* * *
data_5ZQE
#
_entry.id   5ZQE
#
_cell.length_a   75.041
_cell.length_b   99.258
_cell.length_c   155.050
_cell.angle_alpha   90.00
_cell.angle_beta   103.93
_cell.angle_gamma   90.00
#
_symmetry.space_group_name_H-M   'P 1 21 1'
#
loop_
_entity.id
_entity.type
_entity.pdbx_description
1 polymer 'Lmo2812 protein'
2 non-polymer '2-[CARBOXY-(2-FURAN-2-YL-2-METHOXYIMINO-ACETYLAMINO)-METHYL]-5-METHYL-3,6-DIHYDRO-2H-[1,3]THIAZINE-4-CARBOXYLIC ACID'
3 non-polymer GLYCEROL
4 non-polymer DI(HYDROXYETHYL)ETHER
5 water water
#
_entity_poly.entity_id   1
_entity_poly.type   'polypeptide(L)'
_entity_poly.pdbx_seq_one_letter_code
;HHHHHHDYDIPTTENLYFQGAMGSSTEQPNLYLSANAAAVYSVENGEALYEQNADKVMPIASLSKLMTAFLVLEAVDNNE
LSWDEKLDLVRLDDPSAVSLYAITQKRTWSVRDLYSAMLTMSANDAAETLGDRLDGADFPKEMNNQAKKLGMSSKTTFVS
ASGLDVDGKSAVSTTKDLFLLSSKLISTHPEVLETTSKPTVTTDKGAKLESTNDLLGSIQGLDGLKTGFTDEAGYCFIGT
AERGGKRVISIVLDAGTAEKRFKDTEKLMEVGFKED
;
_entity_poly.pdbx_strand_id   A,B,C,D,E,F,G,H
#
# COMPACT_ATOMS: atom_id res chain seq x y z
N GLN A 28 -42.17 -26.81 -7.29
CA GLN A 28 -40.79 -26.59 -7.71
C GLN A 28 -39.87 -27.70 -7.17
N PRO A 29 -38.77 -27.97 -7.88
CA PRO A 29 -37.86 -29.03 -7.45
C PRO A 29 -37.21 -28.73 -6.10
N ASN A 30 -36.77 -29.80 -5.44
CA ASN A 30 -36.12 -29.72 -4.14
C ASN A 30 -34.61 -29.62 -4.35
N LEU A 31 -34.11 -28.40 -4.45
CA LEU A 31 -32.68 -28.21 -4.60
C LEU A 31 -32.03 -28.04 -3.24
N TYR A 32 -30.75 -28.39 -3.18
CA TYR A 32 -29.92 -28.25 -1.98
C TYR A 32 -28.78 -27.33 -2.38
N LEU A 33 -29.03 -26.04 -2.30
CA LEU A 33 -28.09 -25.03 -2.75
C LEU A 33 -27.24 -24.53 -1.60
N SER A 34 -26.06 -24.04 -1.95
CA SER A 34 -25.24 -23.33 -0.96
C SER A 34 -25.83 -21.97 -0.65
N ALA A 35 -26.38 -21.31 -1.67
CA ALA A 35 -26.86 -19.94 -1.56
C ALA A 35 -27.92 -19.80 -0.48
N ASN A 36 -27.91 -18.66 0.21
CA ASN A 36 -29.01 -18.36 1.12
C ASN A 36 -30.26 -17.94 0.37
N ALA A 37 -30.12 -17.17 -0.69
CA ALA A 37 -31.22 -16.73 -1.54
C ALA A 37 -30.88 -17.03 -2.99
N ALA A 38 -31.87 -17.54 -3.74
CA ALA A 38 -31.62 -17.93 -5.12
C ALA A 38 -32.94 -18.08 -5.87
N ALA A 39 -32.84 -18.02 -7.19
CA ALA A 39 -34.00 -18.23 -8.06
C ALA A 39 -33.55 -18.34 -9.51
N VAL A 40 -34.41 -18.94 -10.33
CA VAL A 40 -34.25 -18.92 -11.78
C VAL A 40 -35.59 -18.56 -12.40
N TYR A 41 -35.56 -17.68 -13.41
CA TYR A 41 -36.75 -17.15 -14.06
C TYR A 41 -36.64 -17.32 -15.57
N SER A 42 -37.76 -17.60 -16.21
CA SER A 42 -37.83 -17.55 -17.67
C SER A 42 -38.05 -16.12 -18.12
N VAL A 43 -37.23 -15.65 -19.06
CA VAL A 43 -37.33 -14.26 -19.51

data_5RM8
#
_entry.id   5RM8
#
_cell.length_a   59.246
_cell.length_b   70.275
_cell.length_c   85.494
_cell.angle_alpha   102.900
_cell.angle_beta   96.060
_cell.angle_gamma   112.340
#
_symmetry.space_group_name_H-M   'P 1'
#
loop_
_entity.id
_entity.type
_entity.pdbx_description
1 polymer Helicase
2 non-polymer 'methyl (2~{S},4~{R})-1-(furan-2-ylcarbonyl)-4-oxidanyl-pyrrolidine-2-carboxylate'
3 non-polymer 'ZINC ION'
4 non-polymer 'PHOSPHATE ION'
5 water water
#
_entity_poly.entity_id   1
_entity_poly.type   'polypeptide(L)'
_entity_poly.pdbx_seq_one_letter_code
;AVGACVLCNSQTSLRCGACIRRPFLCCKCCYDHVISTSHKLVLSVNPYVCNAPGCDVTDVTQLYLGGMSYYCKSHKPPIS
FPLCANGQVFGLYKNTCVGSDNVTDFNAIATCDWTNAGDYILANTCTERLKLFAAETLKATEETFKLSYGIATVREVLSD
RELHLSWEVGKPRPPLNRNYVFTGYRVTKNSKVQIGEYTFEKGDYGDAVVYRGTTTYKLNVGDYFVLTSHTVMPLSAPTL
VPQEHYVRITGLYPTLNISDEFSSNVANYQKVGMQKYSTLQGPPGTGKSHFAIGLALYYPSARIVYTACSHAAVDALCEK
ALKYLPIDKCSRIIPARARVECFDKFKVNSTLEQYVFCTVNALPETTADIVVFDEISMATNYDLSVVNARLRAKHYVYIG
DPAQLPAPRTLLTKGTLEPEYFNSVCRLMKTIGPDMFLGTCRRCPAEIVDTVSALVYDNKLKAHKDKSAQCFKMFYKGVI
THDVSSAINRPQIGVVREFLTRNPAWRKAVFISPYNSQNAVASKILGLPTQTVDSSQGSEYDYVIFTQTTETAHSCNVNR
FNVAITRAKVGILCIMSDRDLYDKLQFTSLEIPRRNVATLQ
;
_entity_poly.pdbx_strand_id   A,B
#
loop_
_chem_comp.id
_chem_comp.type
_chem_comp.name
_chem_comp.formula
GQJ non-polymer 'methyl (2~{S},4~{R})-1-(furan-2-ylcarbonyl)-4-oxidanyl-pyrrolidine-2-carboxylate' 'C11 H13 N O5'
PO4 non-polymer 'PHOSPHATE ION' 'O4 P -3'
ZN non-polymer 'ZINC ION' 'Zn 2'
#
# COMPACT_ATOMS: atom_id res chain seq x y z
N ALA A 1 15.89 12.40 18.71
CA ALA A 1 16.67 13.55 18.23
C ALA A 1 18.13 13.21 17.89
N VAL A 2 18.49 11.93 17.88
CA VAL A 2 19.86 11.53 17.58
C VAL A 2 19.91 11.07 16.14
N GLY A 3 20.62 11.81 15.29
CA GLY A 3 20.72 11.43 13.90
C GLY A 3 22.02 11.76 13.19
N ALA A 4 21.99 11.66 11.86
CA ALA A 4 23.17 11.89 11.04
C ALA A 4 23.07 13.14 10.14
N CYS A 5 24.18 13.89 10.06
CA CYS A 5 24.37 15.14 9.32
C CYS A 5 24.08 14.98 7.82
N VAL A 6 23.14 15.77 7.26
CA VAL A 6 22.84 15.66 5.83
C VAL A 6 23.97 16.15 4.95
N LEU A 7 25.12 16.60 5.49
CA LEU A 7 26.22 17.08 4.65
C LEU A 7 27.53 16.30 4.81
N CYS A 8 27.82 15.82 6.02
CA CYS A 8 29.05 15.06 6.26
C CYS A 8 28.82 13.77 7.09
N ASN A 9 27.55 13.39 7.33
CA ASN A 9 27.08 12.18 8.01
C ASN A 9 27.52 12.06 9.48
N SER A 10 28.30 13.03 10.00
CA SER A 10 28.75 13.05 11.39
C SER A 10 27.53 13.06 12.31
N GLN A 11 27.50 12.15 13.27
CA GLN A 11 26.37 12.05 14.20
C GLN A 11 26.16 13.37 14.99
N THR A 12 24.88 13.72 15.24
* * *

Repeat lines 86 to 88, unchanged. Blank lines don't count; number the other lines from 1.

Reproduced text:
_cell.length_a   59.246
_cell.length_b   70.275
_cell.length_c   85.494